Towards automated nanoparticle synthesis in medicine

The use of nanoparticles in diagnostic and therapeutic applications has expanded in recent years, thanks largely to technological advancement and the growth of research devoted to the topic.

Nanoparticles are under 100 nanometers (nm) in size and have begun taking a more predominant role in how certain interventions are handled. While they aren’t without their risks, nanoparticles provide a number of benefits in medicine.

Nanoparticles in blood, 3D illustration. Copyright: Kateryna Kon / Shutterstock.com

Benefits of nanoparticles in medicine

Nanoparticles are tiny vectors that act as carriers of specific substances within the body. They are able to provide a precise treatment dose at the most appropriate time for the most effective benefit.

For instance, nanoparticles can act as carriers for gene and/or drug delivery in tumors, representing a large step in approaching difficult-to-treat cancers.

The main benefits of nanoparticles include:

  • Specific targeting of the chosen drug
  • Improved safety and potential effectiveness
  • Reduced toxicity

Nanoparticles in drug delivery

While there’s some use for nanoparticles in assisting with medical imaging, one of the most popular and effective usages for these particles is drug delivery. Nanoparticles can help reduce toxicity and side effects of drug therapy by delivery to the precise location at a specified time.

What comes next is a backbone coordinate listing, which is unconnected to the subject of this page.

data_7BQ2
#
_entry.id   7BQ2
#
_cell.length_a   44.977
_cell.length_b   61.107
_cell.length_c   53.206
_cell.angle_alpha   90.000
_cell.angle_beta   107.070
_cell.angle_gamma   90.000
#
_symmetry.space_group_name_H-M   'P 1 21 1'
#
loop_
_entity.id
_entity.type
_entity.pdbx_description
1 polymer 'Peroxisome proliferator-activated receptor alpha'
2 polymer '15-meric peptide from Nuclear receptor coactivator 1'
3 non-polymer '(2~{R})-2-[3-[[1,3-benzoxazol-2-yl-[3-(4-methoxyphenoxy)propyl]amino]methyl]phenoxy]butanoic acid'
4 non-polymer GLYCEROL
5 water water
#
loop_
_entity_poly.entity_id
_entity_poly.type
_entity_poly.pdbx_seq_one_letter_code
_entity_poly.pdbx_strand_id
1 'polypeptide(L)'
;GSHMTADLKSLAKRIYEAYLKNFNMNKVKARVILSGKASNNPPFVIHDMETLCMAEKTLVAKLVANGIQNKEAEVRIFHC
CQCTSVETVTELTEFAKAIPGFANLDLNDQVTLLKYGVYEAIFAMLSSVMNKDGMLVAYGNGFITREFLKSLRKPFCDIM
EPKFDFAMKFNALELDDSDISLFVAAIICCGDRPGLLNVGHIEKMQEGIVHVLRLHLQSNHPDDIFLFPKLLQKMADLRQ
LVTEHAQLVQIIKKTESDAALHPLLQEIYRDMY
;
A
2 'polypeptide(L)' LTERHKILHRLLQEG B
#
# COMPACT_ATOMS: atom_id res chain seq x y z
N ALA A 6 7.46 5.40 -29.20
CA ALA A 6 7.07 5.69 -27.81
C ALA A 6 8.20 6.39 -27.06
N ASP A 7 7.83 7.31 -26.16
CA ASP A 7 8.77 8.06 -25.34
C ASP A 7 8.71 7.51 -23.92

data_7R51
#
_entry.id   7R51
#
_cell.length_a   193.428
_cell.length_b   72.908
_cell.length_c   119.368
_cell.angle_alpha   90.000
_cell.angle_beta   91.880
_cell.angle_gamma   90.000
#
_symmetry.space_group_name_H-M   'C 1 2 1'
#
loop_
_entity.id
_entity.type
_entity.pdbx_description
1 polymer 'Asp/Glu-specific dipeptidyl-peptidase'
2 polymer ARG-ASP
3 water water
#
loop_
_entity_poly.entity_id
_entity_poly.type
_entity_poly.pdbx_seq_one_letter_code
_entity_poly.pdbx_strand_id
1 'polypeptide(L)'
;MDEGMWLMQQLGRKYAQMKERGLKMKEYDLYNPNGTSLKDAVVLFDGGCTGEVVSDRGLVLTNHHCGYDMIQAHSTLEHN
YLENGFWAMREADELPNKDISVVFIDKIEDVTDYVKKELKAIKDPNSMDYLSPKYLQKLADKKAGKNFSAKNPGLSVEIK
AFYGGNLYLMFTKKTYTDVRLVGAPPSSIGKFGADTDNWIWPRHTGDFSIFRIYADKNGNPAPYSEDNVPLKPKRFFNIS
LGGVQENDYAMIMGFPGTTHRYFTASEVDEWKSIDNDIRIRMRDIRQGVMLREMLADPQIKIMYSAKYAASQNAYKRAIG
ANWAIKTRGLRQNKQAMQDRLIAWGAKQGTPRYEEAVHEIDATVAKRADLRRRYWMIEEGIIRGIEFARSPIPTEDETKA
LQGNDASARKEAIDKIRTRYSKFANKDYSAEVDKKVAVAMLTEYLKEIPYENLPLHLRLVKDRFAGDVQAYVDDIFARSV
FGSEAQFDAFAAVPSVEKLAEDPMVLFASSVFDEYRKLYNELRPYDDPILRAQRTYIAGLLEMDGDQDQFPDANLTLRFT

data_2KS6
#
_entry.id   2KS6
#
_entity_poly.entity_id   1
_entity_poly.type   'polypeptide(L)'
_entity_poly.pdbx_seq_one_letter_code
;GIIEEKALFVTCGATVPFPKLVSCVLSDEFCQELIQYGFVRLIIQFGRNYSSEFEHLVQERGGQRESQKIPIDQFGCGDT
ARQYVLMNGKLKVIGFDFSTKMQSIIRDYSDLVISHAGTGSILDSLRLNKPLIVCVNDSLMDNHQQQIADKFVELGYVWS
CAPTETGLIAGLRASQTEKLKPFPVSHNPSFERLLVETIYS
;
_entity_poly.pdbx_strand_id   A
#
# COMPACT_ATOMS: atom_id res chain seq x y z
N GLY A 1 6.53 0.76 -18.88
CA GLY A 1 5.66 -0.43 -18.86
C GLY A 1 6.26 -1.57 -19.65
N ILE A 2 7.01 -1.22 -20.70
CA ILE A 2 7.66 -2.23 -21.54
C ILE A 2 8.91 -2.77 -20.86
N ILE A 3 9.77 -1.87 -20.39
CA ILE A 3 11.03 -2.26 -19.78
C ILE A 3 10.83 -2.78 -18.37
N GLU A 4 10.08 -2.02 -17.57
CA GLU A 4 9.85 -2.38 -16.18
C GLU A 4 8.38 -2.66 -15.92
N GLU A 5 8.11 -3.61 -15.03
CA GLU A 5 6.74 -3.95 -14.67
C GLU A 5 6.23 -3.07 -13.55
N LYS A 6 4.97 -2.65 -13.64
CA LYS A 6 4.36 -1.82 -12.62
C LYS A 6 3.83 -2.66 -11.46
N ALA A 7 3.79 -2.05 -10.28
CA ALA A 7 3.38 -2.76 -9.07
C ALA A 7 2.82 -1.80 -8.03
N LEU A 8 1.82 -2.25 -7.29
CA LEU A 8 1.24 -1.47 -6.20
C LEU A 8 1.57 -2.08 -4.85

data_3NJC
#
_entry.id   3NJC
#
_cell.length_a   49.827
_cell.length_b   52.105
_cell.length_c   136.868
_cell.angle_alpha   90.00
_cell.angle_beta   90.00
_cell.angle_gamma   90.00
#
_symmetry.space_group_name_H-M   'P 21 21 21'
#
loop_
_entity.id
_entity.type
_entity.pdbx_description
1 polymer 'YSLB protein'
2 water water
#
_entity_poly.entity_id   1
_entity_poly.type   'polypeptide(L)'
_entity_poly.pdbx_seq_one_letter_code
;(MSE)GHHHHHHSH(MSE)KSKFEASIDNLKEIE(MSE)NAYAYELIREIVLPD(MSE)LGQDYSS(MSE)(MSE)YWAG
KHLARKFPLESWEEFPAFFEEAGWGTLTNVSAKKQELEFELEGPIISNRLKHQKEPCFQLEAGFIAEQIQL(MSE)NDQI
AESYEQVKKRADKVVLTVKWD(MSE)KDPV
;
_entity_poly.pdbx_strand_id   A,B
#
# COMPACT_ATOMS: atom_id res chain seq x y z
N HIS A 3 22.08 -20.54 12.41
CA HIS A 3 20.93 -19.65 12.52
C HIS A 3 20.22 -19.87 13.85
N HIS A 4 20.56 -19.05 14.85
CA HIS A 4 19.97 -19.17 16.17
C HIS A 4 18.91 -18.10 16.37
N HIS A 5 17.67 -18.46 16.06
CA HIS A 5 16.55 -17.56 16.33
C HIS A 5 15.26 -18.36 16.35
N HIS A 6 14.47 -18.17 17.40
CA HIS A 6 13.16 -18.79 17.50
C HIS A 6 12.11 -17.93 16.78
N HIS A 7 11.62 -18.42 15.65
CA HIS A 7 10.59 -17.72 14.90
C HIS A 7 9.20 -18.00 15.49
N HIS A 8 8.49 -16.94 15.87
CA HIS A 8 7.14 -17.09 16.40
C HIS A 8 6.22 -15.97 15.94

For example, nanoparticles carrying chemotherapy drugs to a site within a tumor may be a helpful addition to a cancer treatment regimen. Nanoparticles can also be manipulated in regards to their size, making them versatile for both active and passive drug targeting. Additionally, nanoparticles can be produced to retain the release of a drug during transportation until it reaches the desired location.

Nanoparticle risks and production problems

While the benefits of nanoparticles seem promising, they aren’t without their risks. In regard to the risk for potential nanoparticle toxicity, nanoparticles present a potential societal and environmental impact that must be considered as the technology continues to grow.

Nanoparticles are produced in numerous sizes and shapes; however, producers of these particles tend to favor spherical shapes since these are simpler to synthesize in the laboratory.

The movement toward automation in nanoparticle synthesis

Currently, nanoparticles are mostly produced in small batches due to manual production methods. The lack of automation in the synthesis of nanoparticles has prevented scientists from producing them on a much larger scale due to issues around efficiency and reproducibility.

The move toward automation in the production of medicine has further facilitated studies into how scientists can automate the synthesis of nanoparticles. Once mastered, the automation of nanoparticle synthesis could mean more targeted and effective medicines and therefore reduced treatment costs and improved patient care in many areas of medicine.

A recent process developed by researchers at the University of Southern California (USC) may help automate the manufacturing of nanoparticles, thereby improving the quality and number of nanoparticles made at any given time.

The solution involves creating 3D-printed tubes that are around 250 micrometers in diameter. A parallel network of four tubes are set side-by-side, and a combination of water and oil (or two other non-mixing fluids) are run through the tubes.

These fluids fight to get out of the openings, and in the process they squeeze out tiny droplets which act as chemical reactors that produce nanoparticles. As of now, this method hasn’t been widely adopted. There is hope, however, that this production technique will be refined and expanded as a result of more rigorous study.